A New Direction is the key strategic body for connecting young Londoners with the city's creative and cultural energy. In collaboration with the A New Direction programme team, the course will be led by an experienced professional with expertise in events management and production. Participants will have access to industry and cultural professionals (Press and PR, Olympics Host Boroughs Unit, CREATE Festival) and will work over six weeks towards the delivery of an Olympics facing event at the View Tube on 17 July 2010.

What does being a CREATE Programmer offer:

Project management of an event on 17 July 2010
Responding to a professional brief
Arts Award accreditation
Blogging and engaging with other social media and documenting
Visiting cultural events, gigs, exhibitions as part of the CREATE festival (http://www.createlondon.org)
Team work and collaboration with young filmmakers, photographers, and journalists
Support for a pathway into further training, study and employment
How to apply:

Please read through the job description and person specification, which tells you what we are looking for and what kind of commitment is required.

Complete the application form downloadable from www.anewdirection.org.uk and email to create@anewdirection.org.uk with subject header ‘CREATE Programmer’.
Closing deadline for applications is 17.00 on Thursday 27 May 2010.

(You will be notified by Friday 28 May 2010 if you have a place on the interview day, on Wednesday 02 June)

Tuesday 18 May 2010

Oklahoma update

I had a really interesting day yesterday but have been too busy to blog about about it until now. For starters, I met with two really interesting practitioners. Joe Walking came in to talk to us about Dance Spinner. We've agreed that one of his colleagues will come in for a week next half term to work with a group of 12 Year 7 students. They will get used to using Dance Spinner to create aleotoric choreography (dance created according to the laws of chance) which they will the perform at the Past, Present & Future events. I hope they'll also be able to show some of the process of their work during the week in unusual sites around school at break, lunch and after school. Next in was Guy Connelly from Clock Opera. He'll be in with Tangled Feet for a week but we've also offered him an extra week's residency to work with Sarah (Dance Spinner) and the year 7 students, composing aleotoric music to accompany the dance. We also want to experiment with other kinds of sound installation for the evening events at the end of the week. One special project involves creating a ghost steel band.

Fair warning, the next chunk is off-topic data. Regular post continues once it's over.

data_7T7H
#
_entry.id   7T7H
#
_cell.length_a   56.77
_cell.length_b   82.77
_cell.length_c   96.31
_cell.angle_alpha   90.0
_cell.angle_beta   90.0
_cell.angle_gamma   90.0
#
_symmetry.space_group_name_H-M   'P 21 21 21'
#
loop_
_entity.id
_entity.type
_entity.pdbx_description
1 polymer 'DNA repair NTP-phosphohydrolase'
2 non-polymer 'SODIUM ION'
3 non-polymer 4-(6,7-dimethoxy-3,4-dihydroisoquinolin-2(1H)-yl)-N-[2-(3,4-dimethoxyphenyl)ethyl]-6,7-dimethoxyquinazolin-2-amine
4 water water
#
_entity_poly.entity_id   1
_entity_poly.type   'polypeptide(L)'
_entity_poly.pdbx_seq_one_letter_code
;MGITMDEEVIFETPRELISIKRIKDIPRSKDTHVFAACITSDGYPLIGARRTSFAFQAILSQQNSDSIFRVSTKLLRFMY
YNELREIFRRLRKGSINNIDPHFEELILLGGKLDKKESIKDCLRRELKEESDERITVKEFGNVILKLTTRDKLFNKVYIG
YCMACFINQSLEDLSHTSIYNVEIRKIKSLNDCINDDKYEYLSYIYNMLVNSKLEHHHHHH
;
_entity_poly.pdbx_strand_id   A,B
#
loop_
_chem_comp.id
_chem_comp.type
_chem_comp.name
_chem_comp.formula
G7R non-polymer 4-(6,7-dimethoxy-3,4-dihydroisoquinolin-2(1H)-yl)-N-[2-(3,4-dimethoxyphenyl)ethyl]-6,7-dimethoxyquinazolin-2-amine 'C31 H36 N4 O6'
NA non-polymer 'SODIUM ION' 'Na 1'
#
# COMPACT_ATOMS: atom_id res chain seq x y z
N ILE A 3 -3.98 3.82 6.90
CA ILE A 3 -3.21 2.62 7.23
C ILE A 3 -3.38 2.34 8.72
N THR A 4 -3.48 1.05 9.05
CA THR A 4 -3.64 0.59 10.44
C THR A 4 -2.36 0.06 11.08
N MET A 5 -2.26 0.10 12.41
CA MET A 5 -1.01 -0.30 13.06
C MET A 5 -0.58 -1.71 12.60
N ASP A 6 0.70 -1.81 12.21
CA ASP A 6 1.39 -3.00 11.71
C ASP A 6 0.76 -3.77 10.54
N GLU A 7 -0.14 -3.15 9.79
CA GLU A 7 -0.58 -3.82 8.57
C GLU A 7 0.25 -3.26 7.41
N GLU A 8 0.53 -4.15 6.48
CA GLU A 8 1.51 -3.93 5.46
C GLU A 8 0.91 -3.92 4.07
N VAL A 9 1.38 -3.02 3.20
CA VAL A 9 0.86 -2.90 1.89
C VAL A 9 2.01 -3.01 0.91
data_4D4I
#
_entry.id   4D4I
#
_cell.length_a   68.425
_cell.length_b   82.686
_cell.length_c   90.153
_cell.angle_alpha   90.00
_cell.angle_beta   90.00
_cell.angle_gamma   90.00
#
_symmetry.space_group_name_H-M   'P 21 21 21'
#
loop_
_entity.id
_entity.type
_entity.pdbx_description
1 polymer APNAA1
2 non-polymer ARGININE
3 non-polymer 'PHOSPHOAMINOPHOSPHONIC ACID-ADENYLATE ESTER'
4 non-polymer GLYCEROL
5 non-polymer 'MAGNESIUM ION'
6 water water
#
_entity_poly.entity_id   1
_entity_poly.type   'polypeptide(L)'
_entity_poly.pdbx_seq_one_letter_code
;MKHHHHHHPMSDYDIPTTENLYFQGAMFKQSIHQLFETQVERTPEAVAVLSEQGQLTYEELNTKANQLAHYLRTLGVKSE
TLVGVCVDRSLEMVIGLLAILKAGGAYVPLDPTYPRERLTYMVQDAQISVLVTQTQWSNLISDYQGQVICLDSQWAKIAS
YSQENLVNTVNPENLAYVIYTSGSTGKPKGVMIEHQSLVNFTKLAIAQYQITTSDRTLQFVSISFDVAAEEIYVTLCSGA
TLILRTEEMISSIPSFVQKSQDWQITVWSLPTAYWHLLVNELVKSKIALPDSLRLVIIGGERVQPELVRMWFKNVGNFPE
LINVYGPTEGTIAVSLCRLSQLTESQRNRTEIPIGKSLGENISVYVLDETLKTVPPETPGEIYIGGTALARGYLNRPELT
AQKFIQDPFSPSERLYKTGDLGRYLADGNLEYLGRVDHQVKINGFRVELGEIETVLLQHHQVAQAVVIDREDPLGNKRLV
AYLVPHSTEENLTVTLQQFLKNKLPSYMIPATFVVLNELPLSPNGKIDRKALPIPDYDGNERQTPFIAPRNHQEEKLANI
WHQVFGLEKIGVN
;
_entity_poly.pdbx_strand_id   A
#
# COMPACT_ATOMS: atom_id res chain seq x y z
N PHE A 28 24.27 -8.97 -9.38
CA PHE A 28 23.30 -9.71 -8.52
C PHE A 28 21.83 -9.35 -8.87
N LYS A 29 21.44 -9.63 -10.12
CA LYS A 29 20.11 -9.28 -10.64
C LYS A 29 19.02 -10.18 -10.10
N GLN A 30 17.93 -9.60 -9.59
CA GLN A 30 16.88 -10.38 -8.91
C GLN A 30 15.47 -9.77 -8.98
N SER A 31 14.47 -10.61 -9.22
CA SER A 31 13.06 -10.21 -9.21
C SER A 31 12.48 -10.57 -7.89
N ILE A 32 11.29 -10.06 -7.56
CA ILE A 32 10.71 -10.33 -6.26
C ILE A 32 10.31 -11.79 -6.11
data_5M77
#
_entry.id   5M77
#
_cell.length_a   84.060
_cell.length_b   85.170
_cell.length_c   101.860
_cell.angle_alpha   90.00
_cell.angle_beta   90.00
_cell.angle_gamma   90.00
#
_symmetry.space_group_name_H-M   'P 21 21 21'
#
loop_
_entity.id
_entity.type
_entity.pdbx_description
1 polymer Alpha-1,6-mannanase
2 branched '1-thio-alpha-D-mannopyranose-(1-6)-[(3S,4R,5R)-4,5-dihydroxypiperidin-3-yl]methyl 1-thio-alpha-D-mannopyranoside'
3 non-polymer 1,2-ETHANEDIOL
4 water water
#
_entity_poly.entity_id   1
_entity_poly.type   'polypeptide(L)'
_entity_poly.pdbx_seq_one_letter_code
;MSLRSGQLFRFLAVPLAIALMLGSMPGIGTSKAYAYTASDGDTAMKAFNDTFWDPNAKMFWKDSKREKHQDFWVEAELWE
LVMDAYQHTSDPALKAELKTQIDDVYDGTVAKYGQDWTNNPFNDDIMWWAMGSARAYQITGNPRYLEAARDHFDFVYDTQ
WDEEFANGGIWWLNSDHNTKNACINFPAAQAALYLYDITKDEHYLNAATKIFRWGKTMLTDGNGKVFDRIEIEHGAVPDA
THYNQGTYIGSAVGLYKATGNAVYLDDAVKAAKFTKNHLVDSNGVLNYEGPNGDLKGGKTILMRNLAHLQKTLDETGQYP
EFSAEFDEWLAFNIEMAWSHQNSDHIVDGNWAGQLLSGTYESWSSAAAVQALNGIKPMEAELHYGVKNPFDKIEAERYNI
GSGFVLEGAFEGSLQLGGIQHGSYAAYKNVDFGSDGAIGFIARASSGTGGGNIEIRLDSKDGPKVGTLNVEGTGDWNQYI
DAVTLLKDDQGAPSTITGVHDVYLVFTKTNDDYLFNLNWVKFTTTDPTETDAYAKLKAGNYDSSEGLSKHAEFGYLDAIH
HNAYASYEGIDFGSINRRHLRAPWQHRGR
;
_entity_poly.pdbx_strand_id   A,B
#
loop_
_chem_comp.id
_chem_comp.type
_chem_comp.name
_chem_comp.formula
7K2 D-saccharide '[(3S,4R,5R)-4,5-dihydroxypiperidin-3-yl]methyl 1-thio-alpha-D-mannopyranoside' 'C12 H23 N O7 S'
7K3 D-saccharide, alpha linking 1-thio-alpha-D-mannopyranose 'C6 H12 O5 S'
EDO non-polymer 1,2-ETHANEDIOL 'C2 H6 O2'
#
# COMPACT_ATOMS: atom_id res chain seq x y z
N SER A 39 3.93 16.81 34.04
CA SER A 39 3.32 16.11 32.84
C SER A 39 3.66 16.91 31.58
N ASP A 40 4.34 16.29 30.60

I spent the afternoon in Stormont House School in Hackney discussing our plans to attend the World Creativity Conference in Oklahoma next November. We will be able to take a total of 9 people to the week long event and need to decide who those will be quite soon. Our task will be to collaborate with some American students from schools that belong to the A+ network on a keynote presentation to the delegates at the conference. There are three UK schools involved - Tallis, Stormont and Gallions - each of whom are dedicated to promoting creative learning. As such, we all felt it was important to think about how we could make our presentation as interactive, engaging and challenging as possible. I remembered a presentation I saw at last year's Handheld Learning Conference from John Davitt who created a school in 30 minutes using Google Docs. Our theme seems to be something to do with regeneration (schools,communities, cities), 21st century skills and creative learning. This needs to be refined somewhat. Tallis is hosting the next group meeting on Monday 14th June at which we hope to Skype with one of our American colleagues - how exciting!